“Let us not become conceited, provoking one another, envying one another.” (Gal 5:26) We touched on the subject of pride’s harm upon unity in Part 1. But it deserves a specific point. Where pride destroys us and it is great evil against God, it is also a great evil against man.
When we choose pride the only thing that is going to happen is that we are going to cause harm and division with our fellow believers, and we are going to deceive ourselves. “He deceives himself.” (Gal 6:3)
Pride feels good to us because it immediately offers to us the notion that we are “lifted high”. But it is not a “lifting up” that restores us, it is a self-exaltation that comes at the cost of those around us. It is only a “step up” because it uses others at footstools, reducing them in order to be higher than them. Pride exalts itself against God and reduces the people around us, in order to be above them.
It so often feels like a solution to us because pride feels like a quick fix to our problems. Did someone sin against you? Then just imagine that you’re better than them! Feeling like life is meaningless? Just imagine that you’re a deep and special person! Are those other proud people making you feel less than them? Then just change your clothes for something a bit more vintage and join them! Pride often looks like identity to us in this way, but pride is not a true identity, it’s an idea we create into a mask to exalt ourselves above others.
All of these ideas have a cost. We cannot hope to walk in such ideas about ourselves and not cause disunity.
All of these ideas have a cost.
Pride doesn’t have to have a reason, we’ll choose pride regardless of whether someone hurt us or not. Pride is in our very nature, and it constantly wants to be satisfied. That is why pride will take any opportunity for itself. The ugly truth is that in whatever circumstance we find ourselves, rich or poor, we will try to use whatever is around us for pride. That is why a person who is “rich” must be so careful, and that is why a person who is “poor” must also be careful.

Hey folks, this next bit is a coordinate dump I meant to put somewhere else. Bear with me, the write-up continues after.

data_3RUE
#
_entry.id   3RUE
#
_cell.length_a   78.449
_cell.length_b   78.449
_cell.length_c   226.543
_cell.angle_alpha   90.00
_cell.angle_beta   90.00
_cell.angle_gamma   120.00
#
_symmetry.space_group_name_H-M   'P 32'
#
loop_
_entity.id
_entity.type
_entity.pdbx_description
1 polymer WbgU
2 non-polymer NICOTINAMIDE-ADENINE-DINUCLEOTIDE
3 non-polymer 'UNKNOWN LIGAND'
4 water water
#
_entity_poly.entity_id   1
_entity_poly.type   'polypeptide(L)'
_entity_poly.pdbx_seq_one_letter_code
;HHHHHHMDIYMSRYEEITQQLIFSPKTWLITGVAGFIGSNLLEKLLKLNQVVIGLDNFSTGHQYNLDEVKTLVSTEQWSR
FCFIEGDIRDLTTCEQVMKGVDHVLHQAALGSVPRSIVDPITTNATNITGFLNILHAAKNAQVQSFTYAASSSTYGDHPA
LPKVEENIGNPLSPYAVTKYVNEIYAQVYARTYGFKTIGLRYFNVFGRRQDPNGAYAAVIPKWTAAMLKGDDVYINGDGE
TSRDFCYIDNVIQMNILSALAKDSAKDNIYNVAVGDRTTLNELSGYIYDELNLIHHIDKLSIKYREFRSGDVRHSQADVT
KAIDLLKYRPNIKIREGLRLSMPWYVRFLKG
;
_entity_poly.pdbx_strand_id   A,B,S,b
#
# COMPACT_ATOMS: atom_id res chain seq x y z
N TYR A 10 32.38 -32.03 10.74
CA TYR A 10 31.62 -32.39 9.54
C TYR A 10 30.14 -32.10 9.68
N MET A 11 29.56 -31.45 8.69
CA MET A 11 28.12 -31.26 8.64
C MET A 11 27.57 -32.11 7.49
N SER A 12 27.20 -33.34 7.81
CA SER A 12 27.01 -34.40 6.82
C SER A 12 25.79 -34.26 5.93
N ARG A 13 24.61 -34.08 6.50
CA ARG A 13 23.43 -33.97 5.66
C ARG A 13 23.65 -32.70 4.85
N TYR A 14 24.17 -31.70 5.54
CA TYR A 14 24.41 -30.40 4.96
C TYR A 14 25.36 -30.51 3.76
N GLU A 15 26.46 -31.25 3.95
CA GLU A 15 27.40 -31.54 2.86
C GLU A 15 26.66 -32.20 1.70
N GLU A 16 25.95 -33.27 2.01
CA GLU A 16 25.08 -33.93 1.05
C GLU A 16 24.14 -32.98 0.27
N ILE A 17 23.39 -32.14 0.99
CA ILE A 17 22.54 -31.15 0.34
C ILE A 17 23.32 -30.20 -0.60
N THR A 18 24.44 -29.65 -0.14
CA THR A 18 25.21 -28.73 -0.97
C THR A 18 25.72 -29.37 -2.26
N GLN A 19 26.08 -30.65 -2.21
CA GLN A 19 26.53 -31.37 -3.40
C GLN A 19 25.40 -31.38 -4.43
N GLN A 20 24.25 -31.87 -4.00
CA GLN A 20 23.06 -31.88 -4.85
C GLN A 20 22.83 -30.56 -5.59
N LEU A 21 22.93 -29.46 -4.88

The “rich” seek pride in their richness. Generally this is an idea that they’ve done something right in order to have what they have. They scorn others because of this, and look down upon them. Today this can be far less to do with money, and far more to do with success, revelation, education, or just whatever life one has been born into.
The “poor” today seek pride similarly to the rich, for the rich seek it in their richness, and the poor seek it in their poverty. They seek to feel they are more than others, that people are indebted to them, that they’re deeper or wiser than others because of their circumstances. In both cases, the “rich” and the “poor” seek pride in their circumstances.
All of these attitudes just scratch the surface on how we act in pride, and these attitudes are constantly sneaking their way into the church today.
When we cover up pride with “my past”, my identity, my preference, “I’m just different”, “I’m so nerdy, you just don’t understand me”, “I’m just so enlightened”... all of this is pride. And regardless of whether it’s in the church or in the world, it’s the same sin. So how much more should we be casting it headlong out the door of our churches?
Pride is a great evil to our fellow man. It reduces them, harms them, and even abuses them. It is an entire failure to love our neighbor. And when we choose pride it will always bring division. It will create fierce competition with everyone trying to climb on top of the “others”. When a church allows pride, in any capacity, it will tear apart all true unity and community, “But if you bite and devour one another, watch out that you are not consumed by one another.” (Gal 5:15) And it will destroy godliness and the true worship of God.
When you think you’re cool, it’s because you think you are cooler than someone else. When you think you’re awesome because you’re young, you scorn those who are older. When you think you’re special, it’s because you think that everyone else—or at least all these “other” people—aren’t.
You cannot have pride and love others.
Pride is an evil contempt upon others. It’s an attitude that would sacrifice all these “other” people in order for selfish gain. You cannot have pride and love others. You can love, perhaps, those immediately near you, simply because you join them with you in your pride, making it a “we” pride instead of a “me” pride. But don’t be fooled by this. Loving other people because it grants us whatever our pride is after is nowhere near love.
People who choose pride and start this fight of “provoking one another” (Gal 5:26) always feel they are not to blame, but they are entirely to blame for provoking others with their conceit and downright selfishness. Yet regardless of those who are going to continue on in their pride, what are we going to choose?
Are we going to continue treating others with contempt? Continue thinking we’re better, brighter, deeper, different, special? Or are we going to be a Christian that does the hard work to walk in humility? Let us remember what Christ warns us of, and that is not to allow evil to push us into doing evil. (Rom 12:21) When a person sins against us with their pride, it can be very provoking. But we must hate their sin and continue to do good: walking humbly before God and our fellow man, doing good.
Pride is an evil thing; it is the very hatred of God and of others. Having covered some of the basis of how pride works within our selves, how it resists God, and how it has contempt for others, we will go on to discuss how pride can take root in some of the most unlikely places.